A former U.S. Navy pilot who owns the Florida-based gun manufacturing company KelTec sent 400 semi-automatic rifles to resistance forces in Ukraine fighting against the Russian invasion.
“The American people want to do something,” said veteran Adrian Kellgren, who owns KelTec, according to The Associated Press. “We enjoy our freedoms, we cherish those things. And when we see a group of people out there getting hammered like this, it’s heartbreaking.”
Kellgren said a customer in Ukraine had ordered $200,000 worth of firearms from his family-owned business, but he lost contact with the Ukrainian shortly after Russian President Vladimir Putin’s invasion began.
Wanting to help in any way he could, Kellgren and his company worked with a diplomat at the Ukrainian Embassy who helped him get a federal arms export license in less than a week. The process typically takes months, the AP reported.
KelTec personnel then worked quickly to package and ship the 9 mm foldable rifles to an undisclosed location operated by NATO. Ukraine’s Ministry of Defense will then take control of the arms and smuggle them into the active war zone.
“That’s when the real derring-do and heroism begins,” Kellgren said, adding that he hopes to organize additional shipments in the coming weeks.
The license obtained by KelTec allows the company to ship up to 10,000 weapons overseas, prompting Kellgren to offer Ukrainian forces their own production line and weekly deliveries.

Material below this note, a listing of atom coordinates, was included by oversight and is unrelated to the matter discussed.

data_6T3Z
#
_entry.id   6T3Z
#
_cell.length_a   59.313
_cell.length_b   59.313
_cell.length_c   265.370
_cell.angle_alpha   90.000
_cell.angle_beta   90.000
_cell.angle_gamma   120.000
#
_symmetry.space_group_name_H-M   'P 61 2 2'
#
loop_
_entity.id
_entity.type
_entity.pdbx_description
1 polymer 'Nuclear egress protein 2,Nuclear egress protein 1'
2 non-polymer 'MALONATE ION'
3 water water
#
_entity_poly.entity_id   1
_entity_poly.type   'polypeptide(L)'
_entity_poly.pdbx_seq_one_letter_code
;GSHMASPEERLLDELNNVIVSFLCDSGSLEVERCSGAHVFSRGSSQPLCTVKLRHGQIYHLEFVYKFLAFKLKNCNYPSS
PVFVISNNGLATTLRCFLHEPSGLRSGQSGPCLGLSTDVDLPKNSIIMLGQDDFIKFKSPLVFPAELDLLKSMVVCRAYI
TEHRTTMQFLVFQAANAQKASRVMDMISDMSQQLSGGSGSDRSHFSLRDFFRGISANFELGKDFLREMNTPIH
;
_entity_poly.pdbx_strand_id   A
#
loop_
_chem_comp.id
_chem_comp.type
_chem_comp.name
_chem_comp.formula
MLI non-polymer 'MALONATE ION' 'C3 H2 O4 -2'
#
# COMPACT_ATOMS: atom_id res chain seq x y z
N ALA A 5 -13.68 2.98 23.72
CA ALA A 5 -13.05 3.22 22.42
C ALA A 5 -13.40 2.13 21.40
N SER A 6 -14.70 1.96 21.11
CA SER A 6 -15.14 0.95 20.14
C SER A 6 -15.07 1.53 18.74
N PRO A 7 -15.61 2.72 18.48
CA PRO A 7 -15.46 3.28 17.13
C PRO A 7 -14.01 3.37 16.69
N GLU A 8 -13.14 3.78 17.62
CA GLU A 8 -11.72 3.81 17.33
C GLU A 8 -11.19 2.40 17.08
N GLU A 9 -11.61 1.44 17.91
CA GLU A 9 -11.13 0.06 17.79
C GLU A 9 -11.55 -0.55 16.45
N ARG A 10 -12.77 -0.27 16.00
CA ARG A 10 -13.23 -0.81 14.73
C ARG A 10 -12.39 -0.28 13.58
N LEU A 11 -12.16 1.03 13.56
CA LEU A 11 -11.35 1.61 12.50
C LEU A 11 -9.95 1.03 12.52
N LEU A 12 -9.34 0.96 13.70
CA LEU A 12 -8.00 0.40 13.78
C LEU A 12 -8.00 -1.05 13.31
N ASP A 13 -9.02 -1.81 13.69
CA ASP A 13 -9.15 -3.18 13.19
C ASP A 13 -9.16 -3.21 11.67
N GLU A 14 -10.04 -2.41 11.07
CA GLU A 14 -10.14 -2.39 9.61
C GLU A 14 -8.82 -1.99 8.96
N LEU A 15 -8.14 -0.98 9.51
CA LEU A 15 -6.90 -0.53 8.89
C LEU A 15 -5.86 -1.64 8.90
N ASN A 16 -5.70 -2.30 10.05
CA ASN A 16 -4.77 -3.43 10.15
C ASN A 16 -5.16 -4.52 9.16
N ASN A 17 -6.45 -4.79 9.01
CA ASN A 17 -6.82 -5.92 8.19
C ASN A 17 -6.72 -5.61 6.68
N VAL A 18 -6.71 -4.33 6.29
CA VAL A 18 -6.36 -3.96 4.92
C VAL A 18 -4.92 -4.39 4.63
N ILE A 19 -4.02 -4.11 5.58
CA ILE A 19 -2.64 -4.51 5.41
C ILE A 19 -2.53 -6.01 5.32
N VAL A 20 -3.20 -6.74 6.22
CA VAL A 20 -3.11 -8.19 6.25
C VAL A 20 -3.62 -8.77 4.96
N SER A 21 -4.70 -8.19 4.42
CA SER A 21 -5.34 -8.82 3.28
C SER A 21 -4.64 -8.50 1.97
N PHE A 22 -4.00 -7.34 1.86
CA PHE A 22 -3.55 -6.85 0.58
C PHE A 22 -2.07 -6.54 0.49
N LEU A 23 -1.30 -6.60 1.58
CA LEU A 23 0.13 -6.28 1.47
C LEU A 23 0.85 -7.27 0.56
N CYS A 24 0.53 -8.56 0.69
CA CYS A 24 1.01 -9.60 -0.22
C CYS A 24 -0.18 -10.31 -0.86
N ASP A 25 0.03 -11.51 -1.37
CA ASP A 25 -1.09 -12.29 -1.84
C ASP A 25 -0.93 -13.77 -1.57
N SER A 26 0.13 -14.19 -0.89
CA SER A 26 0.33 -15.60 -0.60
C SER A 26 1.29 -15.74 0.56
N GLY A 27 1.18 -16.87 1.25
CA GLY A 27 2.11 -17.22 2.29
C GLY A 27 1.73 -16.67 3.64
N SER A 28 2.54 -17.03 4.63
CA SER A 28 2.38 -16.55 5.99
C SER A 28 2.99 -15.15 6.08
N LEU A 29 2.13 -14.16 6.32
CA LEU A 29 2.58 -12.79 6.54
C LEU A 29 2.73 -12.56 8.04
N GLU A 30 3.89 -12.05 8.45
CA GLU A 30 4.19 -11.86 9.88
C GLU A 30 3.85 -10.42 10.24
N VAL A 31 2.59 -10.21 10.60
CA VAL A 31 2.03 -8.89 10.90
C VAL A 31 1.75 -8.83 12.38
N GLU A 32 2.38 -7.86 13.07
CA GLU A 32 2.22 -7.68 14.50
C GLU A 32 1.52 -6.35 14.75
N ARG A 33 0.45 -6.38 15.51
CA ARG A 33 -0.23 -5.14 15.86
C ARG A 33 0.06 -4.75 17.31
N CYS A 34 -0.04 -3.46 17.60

Kellgren said Ukrainian citizens’ determination in the face of Russian forces is inspiring, and he is confident the weapons KelTec is providing will make a difference.
“The people of Ukraine have had mostly just civilian firearms and they’re holding off a superpower,” he said. “So the X-factor here isn’t necessarily what equipment you’re holding. … It comes down to the will to fight.”
KelTec’s material support for the Ukrainian resistance came to light in a Department of Justice filing by Lukas Jan Kaczmarek, a real estate lawyer who is acting as a volunteer with the Ukrainian-American Bar Association and helping Ukraine acquire firearms.
“I expect to work in this capacity for the duration of the Russian invasion of Ukraine, and I have not, am not, and shall not receive any monetary compensation for my assistance,” Kaczmarek wrote when he registered as a foreign agent of the Ukrainian government.
Retired Army Major John Spencer said that while the rifles are useless against Russian fighter jets and explosives, they are must-haves in street-to-street combat.
“Every shipment of firearms is critical,” said Spencer, an urban warfare analyst at the Madison Policy Forum, a New York-based think tank. “You’re giving one more fighter, out of tens of thousands, the opportunity to resist with a simple-to-use weapon.”